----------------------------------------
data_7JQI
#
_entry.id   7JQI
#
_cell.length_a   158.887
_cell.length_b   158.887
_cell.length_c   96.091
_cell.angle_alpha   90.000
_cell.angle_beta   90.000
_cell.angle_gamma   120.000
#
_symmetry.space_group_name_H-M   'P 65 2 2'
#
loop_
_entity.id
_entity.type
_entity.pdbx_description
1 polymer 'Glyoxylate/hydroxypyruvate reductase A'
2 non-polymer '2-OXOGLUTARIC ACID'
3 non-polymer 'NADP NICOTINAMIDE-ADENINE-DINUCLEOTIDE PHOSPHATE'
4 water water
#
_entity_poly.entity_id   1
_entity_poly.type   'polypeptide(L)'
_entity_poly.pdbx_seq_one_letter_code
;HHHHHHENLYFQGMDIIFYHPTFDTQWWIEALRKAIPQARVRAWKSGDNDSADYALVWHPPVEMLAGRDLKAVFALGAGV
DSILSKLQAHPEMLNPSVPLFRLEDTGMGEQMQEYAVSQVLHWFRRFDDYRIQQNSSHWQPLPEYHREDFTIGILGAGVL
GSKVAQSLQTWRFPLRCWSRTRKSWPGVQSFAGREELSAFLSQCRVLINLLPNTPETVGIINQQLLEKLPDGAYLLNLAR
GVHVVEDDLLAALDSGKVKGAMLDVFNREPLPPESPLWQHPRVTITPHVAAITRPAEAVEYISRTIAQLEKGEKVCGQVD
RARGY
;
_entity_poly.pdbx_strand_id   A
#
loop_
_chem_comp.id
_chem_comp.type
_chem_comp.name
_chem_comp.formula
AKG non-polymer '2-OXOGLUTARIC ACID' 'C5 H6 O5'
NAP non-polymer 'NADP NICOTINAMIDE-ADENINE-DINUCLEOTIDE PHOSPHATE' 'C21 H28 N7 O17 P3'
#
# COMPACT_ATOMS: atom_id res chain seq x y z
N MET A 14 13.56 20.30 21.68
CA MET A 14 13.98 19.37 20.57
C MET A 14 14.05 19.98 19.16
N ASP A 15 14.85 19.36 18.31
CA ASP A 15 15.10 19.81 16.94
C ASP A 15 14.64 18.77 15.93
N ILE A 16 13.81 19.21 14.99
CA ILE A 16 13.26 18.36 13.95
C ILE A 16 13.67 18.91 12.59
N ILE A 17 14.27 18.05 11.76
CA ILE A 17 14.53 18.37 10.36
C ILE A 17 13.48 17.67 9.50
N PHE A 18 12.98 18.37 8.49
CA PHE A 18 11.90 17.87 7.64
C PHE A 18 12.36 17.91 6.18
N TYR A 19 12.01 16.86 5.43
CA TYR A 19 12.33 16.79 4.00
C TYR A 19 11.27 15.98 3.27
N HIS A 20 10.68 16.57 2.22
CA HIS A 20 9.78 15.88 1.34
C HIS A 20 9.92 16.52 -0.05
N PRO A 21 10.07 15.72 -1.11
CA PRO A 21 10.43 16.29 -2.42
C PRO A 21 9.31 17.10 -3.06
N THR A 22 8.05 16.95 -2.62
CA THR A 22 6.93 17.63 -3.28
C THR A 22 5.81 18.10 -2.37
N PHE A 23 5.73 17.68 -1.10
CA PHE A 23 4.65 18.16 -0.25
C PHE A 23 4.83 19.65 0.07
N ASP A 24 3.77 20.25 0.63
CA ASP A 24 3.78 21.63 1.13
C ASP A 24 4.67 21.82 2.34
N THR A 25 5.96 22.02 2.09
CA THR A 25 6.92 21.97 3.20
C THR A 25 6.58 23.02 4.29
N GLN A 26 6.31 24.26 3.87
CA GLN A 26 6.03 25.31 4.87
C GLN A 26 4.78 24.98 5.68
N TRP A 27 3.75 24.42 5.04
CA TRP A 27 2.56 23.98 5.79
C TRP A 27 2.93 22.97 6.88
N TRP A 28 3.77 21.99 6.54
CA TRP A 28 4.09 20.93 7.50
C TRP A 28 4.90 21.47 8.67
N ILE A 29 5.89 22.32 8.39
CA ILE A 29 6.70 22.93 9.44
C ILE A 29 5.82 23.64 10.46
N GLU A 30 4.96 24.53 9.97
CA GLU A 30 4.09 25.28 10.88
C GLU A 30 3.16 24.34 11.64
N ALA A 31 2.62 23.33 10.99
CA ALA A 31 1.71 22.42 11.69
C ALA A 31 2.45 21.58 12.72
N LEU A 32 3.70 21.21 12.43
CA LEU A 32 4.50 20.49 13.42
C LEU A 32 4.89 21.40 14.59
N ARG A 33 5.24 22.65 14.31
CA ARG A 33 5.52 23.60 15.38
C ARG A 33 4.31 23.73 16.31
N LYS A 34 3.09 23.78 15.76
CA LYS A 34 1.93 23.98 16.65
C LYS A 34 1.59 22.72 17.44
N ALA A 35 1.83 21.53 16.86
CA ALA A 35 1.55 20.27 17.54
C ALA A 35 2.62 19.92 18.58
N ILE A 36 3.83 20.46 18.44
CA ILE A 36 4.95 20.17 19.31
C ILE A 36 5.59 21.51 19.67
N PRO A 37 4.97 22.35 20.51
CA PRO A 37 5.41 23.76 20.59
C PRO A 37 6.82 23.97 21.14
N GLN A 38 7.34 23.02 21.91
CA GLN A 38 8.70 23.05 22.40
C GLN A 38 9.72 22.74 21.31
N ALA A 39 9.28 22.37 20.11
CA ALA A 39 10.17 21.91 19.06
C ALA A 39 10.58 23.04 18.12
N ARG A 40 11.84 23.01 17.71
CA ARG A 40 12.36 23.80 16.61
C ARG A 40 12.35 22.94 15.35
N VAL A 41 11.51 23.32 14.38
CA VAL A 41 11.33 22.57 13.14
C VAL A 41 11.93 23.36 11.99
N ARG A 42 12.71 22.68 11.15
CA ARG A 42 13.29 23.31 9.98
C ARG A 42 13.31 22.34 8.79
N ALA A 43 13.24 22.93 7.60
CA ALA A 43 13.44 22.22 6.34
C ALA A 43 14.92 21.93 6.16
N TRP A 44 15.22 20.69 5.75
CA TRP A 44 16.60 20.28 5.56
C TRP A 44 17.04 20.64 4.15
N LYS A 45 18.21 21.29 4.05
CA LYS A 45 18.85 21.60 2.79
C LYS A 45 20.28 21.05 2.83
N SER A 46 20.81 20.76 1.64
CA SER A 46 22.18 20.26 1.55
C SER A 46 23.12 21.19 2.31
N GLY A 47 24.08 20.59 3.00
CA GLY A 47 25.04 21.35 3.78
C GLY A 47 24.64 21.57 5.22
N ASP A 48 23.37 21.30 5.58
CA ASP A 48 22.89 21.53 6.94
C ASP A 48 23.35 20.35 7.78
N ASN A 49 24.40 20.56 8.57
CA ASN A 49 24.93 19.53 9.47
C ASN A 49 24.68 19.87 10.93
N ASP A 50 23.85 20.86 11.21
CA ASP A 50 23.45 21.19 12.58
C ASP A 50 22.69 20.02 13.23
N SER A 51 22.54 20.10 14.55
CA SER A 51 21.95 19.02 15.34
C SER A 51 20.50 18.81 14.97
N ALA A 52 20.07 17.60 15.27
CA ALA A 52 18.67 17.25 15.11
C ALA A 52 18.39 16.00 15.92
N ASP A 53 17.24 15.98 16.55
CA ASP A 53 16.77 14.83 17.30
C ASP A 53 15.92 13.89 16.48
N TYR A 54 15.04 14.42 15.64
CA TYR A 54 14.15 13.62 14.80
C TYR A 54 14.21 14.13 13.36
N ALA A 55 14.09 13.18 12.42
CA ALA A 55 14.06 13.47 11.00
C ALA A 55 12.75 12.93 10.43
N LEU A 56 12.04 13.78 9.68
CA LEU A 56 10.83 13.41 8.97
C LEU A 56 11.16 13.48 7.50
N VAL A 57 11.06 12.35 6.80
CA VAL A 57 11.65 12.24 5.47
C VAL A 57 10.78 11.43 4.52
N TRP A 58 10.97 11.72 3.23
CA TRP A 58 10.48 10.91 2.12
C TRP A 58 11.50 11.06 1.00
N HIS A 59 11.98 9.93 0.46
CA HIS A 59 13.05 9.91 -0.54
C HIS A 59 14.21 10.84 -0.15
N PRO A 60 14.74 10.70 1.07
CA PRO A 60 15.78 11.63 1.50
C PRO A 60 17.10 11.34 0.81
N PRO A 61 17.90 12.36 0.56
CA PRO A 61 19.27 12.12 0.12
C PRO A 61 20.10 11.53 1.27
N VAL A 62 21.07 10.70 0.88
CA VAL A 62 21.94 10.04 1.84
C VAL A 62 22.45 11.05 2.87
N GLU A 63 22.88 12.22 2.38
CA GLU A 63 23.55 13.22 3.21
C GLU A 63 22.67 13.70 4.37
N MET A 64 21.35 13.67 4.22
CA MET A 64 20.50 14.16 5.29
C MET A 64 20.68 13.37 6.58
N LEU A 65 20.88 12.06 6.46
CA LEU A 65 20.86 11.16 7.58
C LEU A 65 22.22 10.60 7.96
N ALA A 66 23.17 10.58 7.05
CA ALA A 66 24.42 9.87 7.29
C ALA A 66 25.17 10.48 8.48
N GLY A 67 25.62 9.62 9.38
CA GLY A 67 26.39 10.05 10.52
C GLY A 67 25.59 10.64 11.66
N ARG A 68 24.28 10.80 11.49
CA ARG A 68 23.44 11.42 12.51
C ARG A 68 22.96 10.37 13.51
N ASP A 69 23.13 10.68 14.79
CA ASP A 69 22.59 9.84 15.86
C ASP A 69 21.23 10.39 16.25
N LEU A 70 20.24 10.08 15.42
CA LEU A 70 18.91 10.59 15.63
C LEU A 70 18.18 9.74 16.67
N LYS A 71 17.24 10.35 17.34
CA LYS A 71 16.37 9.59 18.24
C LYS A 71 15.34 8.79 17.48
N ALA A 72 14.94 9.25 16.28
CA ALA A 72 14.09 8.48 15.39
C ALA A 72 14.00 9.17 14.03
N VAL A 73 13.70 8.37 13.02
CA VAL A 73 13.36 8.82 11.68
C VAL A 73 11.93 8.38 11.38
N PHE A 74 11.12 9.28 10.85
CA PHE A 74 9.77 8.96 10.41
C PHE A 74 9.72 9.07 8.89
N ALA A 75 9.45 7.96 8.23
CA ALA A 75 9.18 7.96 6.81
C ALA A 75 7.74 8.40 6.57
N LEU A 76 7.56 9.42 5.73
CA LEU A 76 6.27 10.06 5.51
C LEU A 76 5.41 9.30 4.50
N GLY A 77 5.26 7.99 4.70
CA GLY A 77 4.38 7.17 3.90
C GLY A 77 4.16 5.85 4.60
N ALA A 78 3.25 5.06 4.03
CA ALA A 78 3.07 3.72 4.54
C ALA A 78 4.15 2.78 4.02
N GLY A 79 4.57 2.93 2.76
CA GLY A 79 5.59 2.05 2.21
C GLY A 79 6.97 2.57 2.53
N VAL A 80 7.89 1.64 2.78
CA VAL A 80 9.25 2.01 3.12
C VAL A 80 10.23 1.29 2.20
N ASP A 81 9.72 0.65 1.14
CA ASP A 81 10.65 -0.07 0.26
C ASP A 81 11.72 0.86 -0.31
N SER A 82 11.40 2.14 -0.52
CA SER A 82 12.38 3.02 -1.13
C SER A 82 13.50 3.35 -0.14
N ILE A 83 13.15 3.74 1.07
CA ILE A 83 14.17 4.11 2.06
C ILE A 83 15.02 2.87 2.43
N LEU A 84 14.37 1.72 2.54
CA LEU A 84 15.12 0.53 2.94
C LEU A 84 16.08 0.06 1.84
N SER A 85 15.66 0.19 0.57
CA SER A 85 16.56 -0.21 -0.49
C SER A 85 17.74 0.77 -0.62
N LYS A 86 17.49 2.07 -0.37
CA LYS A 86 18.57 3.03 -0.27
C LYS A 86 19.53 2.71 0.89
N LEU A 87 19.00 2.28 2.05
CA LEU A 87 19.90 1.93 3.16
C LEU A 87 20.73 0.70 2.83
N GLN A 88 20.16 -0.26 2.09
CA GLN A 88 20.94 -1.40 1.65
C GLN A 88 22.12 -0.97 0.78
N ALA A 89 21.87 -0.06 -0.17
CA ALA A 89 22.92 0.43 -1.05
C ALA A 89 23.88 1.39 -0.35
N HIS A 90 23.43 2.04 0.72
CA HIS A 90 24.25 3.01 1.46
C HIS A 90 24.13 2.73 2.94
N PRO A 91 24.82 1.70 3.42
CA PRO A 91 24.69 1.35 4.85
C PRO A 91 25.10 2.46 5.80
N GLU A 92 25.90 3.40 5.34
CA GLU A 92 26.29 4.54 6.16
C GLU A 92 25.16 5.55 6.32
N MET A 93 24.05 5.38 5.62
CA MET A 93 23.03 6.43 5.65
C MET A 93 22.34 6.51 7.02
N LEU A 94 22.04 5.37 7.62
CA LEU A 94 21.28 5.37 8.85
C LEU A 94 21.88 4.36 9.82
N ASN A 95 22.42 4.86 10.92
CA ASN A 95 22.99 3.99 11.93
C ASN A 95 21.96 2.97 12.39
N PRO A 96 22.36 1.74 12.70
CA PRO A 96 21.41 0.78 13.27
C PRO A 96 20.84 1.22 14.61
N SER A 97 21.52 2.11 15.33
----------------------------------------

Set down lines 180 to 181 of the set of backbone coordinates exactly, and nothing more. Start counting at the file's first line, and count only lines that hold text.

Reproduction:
C HIS A 59 14.21 10.84 -0.15
N PRO A 60 14.74 10.70 1.07